Open season on synagogues

Open season on synagogues

With all the attacks on synagogues both foreign and domestic this past week, one can’t help but wonder if there’s some cosmic bounty on Jewish houses of worship:
• A Reform synagogue in Ra’anana, Israel, was vandalized, Thursday, April 14 — the third time the house of worship has been desecrated — prompting a letter of condemnation signed by 14 Orthodox rabbis. Officials suspect religious zealots in the attack.
• A Potomac, Md., Conservative synagogue and two nearby Jewish-owned businesses had their windows shot out with a BB gun, Monday, April 18. So far, police have not called the attack a hate crime.
• A 19th century Greek synagogue on the island of Corfu was the target of an arson attack, also Monday, April 18. Two suspects were arrested for starting the fire, in which Torah scrolls, books and documents were reportedly piled in front of the bima and set ablaze. According to the Jerusalem Post, some of the texts were hundreds of years old.
We still can’t say for sure what the motives were behind these attacks, but they all have a common time element, coming close to, or on the very eve of, Passover.
That is disturbing. At a time when Jews celebrate the sweetness of freedom, a cadre of criminals would enslave us to our fears.
Worse yet, linked to these attacks is a bitter irony.
Here, in the 21st century, many Jews concern themselves with how to draw their co-religionists back to the synagogue, how to make the venerable shul attractive to a new generation. Regular synagogue goers need only look around their sanctuaries on Sabbaths, festivals, even the High Holy Days, to see that fewer and fewer seats are filled, and those that do fill them are increasingly older worshipers.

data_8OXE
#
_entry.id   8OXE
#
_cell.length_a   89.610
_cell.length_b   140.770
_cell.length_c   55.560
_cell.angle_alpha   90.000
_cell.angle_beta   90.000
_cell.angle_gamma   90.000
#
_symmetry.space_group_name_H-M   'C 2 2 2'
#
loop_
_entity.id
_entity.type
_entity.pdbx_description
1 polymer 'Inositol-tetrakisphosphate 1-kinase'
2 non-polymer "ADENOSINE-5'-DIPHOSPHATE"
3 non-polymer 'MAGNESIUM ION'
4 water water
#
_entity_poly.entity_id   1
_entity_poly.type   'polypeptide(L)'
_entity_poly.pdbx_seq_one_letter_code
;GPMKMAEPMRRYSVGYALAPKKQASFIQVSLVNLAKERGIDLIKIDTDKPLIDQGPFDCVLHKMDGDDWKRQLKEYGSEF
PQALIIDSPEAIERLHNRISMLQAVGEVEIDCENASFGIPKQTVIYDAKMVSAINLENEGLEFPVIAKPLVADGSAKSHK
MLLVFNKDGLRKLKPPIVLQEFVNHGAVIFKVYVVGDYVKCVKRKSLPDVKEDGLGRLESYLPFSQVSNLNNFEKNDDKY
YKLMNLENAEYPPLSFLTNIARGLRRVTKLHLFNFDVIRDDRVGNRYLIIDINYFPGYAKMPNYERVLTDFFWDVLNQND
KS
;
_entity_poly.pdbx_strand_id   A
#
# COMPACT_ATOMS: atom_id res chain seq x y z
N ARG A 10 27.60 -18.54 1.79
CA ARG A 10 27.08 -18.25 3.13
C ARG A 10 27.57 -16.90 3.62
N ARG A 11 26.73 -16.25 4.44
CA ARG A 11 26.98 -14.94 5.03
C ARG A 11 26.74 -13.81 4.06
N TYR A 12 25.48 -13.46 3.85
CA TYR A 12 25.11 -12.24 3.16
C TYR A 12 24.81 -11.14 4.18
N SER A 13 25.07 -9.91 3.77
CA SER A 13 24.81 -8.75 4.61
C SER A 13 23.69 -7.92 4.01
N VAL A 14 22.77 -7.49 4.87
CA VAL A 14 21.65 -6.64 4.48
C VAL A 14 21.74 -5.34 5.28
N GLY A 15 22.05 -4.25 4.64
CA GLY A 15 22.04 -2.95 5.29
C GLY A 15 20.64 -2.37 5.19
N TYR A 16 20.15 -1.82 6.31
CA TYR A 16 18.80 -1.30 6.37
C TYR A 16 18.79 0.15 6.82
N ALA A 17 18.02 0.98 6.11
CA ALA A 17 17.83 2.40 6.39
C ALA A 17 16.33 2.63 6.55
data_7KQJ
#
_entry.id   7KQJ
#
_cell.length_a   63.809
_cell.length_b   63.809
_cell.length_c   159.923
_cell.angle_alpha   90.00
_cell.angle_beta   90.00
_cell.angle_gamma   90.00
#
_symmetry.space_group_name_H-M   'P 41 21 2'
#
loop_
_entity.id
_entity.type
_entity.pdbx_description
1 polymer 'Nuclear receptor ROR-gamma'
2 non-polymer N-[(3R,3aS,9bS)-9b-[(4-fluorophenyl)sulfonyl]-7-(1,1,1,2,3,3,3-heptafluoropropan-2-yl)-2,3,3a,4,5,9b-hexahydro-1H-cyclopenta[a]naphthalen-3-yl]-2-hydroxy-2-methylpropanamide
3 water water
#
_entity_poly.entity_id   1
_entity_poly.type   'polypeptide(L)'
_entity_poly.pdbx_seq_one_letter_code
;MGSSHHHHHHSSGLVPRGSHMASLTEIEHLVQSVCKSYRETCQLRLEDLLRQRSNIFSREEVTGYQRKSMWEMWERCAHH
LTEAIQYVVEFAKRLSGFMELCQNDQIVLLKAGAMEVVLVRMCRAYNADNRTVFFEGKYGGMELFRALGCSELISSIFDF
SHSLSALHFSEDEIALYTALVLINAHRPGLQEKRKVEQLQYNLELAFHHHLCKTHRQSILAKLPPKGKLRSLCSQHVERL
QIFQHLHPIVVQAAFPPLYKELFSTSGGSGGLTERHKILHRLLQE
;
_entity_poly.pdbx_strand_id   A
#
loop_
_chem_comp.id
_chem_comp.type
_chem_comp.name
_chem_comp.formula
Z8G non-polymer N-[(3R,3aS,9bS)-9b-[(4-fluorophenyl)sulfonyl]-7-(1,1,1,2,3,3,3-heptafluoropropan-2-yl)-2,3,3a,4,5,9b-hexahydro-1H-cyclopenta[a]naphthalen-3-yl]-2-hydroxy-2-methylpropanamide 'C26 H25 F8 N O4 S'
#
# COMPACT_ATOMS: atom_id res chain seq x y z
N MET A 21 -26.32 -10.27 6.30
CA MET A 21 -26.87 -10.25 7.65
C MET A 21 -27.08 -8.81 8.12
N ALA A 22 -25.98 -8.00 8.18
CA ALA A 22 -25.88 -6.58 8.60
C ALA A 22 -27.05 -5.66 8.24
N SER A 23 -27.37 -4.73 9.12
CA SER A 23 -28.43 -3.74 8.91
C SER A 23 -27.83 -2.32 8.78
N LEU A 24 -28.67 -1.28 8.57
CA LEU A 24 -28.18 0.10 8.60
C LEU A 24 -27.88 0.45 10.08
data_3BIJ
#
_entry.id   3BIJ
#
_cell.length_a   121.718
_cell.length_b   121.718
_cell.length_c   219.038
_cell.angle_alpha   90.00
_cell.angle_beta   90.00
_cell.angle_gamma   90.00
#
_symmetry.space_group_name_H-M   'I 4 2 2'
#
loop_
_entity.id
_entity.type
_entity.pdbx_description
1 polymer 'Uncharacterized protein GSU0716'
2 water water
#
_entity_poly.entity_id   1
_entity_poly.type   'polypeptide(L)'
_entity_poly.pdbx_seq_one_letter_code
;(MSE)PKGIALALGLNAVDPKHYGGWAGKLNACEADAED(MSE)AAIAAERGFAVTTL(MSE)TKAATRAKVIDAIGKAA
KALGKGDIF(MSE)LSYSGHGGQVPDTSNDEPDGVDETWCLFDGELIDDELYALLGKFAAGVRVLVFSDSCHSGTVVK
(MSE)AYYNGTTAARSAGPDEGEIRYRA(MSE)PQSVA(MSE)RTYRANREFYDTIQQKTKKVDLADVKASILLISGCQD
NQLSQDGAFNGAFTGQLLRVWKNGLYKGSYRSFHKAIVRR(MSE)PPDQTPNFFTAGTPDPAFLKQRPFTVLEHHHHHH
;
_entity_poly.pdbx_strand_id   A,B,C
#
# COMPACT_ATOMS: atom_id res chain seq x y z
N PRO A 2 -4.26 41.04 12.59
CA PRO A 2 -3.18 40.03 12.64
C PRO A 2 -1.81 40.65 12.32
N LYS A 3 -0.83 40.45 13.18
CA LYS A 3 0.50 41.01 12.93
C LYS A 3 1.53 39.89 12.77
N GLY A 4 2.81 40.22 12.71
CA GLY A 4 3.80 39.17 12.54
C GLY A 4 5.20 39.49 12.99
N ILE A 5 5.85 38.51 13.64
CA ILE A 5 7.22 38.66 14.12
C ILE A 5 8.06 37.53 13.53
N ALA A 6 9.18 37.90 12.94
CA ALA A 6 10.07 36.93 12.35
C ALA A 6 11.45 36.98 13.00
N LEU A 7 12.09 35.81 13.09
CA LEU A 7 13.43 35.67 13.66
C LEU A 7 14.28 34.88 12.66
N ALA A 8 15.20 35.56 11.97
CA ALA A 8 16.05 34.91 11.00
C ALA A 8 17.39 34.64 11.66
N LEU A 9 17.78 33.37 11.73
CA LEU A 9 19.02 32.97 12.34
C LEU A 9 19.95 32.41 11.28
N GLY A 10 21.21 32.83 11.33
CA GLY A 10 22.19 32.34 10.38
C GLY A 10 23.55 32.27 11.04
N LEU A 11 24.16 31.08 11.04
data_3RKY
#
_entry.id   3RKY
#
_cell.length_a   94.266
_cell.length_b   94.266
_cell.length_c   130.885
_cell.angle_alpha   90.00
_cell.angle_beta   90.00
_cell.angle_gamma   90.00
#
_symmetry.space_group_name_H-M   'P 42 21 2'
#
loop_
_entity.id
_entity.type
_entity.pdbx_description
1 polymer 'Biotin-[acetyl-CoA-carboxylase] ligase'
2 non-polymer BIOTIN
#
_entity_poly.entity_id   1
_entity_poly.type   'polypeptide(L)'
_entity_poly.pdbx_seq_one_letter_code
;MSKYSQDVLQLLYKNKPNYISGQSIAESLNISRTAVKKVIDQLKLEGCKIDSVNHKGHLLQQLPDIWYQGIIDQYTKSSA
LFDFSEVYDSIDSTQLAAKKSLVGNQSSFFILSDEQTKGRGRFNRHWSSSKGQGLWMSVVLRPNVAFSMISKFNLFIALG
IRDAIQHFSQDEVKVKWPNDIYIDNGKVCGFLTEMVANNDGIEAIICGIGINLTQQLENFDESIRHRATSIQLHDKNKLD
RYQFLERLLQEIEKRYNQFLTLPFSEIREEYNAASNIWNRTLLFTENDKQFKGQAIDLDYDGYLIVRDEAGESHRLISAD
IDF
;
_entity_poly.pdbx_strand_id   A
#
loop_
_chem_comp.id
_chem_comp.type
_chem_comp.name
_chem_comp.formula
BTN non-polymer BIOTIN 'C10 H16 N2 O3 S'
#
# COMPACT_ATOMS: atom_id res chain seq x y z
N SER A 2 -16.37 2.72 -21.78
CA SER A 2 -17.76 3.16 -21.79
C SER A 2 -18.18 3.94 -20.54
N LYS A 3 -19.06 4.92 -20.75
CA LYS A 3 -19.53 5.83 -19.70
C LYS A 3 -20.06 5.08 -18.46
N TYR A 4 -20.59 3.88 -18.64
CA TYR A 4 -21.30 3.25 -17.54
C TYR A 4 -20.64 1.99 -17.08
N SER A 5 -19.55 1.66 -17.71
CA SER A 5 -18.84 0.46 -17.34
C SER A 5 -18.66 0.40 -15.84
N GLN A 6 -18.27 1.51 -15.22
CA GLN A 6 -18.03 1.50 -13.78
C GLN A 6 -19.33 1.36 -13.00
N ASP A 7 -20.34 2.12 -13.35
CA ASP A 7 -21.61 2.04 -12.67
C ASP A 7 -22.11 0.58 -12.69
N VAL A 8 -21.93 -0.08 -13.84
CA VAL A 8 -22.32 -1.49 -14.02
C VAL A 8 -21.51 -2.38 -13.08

But to a small but violent group of people, the synagogue is very attractive, indeed — as a target. It is a means by which some can express their hatred for Jews and what we stand for.
Increasingly, the synagogue of today is either a place Jews choose to ignore, or a target that radicals can’t wait to attack.
Of course, the status of the synagogue isn’t that simple. Keep in mind the suspected attackers of the Ra’anana synagogue may be ultra-Orthodox Jews themselves, who likely feel threatened by the growth of Reform and Masorti (Conservative) Judaism in Israel.
Nevertheless, we believe this ironic trend does exist. When Israel withdrew for the Gaza Strip in 2005, some of the favorite targets of the Palestinians who then rampaged through the former settlements were the buildings that, only days earlier, served as synagogues.
But in this country we talk of ways to bring Judaism outside the synagogue to “where the Jews are,” since they’re not coming to us. That’s a good idea, of course, but if taken to its logical conclusion, it lessens the role of the synagogue in the Judaism of the future.
These attacks are more than just destructive acts by deranged individuals, they are wake-up calls to reconsider the role of a physical place of worship in Jewish life. What is a synagogue in the 21st century? And how should we express respect for the synagogue of today?